I’ve got three little reviews for this month and all of them are about books I borrowed from the library.
Author: G.K. Chesterton
Genre: Fiction (classic/mystery)
Release Date: First published in 1908; this edition published July 24th, 2013
I picked this up from the library so that I could mark off a bingo square (I had to read a book with a day of the week in the title), and having never read Chesterton before, I was pretty excited.
The opening pages and chapters hooked me right away and I thought, “this is going to be an amazing reading experience”. It was so ridiculous and had me laughing out loud too much on the train, and I swear it has the most beautiful sunset I’ve ever read: “All the heaven seemed covered with quite a vivid and palpable plumage; you could only say that the sky was full of feathers, and of feathers that almost brushed the face”. There’s a whole paragraph of this sunset but, you get it – it’s beautiful. The humour was the dry English wit that I just love and wish I was in possession of; then it went dry without the wit, and descended into complete anarchy (which is basically what the book is about) and allegory.
Which is perfectly fine. Except that I’m not sure what’s it’s actually an allegory for. Religion? Politics? Capitalism? All of those? Something else? The end was weird and I didn’t really get it, but then maybe I did. I don’t know. What I do know is that I probably need to read the book again to fully understand and appreciate it.
Author: Henry James
Genre: Fiction (horror)
Release Date: First published in 1908; this edition published July 1st, 2008
There are two Henry James’ in this book. The one that writes the prologue is amazing and had me hooked – the writing was atmospheric, intriguing, and just beautiful to read. Then Henry James 2.0 appears in the first chapter, writing from the perspective of a governess. Henry James 2.0 is a real drag.
He’s sort of ok early on, but in his attempt to write how he thought a governess would, I feel like he overwrote and it made it a bit difficult to follow what was happening at times; the sentences were long and filled with commas, and could have been written much more simply. I loved the story itself – the kids were hella creepy. The perfection of them was actually quite terrifying, if a little overdone. I swear that on just about every page the governess gushes over how perfect and beautiful they are to look at, and how perfectly behaved they are – I get it, they’re perfect. Obviously such perfection can only be harbouring pure evil. The ending was a bit of a shock, but lost some of its impact for me due to wondering how it got to that point, and that’s all because of getting lost by the writing.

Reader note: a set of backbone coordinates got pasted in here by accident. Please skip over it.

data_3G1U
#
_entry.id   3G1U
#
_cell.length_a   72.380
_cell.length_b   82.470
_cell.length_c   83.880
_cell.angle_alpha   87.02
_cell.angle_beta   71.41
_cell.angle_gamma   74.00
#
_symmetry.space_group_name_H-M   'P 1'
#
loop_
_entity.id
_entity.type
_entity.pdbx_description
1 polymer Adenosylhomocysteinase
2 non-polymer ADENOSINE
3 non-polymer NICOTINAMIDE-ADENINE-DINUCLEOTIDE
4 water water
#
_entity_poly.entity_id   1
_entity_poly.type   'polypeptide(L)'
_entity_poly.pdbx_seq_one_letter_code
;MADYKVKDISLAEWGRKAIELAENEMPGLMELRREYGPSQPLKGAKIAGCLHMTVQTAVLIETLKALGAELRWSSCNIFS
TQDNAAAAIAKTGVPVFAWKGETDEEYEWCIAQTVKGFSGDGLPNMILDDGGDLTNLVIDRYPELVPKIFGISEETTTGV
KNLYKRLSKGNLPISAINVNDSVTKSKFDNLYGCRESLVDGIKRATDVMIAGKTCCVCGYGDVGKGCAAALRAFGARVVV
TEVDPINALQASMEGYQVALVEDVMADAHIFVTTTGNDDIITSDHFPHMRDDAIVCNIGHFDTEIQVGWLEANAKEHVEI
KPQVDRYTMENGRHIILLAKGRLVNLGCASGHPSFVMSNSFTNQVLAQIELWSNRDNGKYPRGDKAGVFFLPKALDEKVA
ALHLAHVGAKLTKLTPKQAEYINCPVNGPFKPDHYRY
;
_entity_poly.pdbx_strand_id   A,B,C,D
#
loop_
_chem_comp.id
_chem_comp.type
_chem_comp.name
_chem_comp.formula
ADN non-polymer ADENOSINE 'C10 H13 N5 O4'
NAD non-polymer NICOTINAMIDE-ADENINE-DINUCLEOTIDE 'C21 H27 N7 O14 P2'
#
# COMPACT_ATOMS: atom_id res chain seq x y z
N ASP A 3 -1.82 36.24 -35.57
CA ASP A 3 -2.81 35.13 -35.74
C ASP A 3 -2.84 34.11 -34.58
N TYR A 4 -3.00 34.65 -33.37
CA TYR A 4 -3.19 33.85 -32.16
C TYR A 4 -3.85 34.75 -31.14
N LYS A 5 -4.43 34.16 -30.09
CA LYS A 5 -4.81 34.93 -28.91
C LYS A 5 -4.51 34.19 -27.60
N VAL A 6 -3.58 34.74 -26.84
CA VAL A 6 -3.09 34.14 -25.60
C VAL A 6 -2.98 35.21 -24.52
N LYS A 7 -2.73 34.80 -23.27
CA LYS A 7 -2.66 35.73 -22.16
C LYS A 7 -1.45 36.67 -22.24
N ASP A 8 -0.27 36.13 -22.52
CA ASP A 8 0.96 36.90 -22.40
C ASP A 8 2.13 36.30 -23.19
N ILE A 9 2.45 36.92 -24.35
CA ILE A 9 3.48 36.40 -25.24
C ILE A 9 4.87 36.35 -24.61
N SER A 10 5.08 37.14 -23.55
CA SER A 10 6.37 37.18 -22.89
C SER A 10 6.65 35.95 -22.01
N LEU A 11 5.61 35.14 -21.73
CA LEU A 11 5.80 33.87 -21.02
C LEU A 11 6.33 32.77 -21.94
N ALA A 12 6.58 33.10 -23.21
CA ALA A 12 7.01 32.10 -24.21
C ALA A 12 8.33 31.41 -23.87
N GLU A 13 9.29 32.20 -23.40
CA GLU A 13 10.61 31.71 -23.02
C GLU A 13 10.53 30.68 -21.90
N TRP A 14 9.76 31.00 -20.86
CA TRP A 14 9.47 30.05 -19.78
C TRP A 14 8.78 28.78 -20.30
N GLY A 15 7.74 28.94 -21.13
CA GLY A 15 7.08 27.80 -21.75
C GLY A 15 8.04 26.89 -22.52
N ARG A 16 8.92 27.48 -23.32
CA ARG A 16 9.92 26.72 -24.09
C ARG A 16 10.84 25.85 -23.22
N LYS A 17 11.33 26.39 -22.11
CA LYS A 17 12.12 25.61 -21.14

The ‘Other Stories’ that accompany The Turn of the Screw in this edition I found much easier to read. While The Turn of the Screw is let down a little by its length (too long), these ones are a bit shorter and punchier. Good old real Henry James was back (except maybe for the last story in which Henry James 2.0 reappeared, and decided to have his main character standing in front of a closed door for TWO WHOLE PAGES debating over whether he should open it or not – he didn’t in the end fml) for these and it’s definitely worth getting this edition of The Turn of the Screw just for these ghost stories. I especially liked The Romance of Certain Old Clothes, which made me cover my face with the book at the end because it was … well, I’ll let you read it.
Author: Lev Grossman
Genre: Fiction (fantasy)
Release Date: October 8th, 2009
Look. I get it. This idea of this book is really appealing to those of us who’d like to know what happened to Harry Potter and Co. after they finished at Hogwarts. But while The Magicians was completely engrossing and a total page turner, I couldn’t get over the fact that it was like reading a Potter/Narnia crossover, but with alcohol, sex, and “heavy breasts” (after reading The Magicians, I’m left with the distinct impression that Lev is a boobs man). And Quentin? That guy has a bigger chip on his shoulder than Atlas.
It has its moments though, and there were enough of them to encourage me to pick up the next book in the series. It’s a good book without being amazing; probably the best thing about it is that the characters are incredibly flawed and have no direction for their lives – much like in real life. In all honesty I prefer the TV adaptation, which is so loosely based on the source material that it shouldn’t even be called an adaptation. The characters are still flawed, but it moves further away from the established fictional worlds of Narnia and Hogwarts and into its own, and the TV Penny is a million times better than the book Penny. So if you like the TV show and are thinking of reading the book, you should go right ahead and do it; but if you don’t, I wouldn’t lose sleep over it.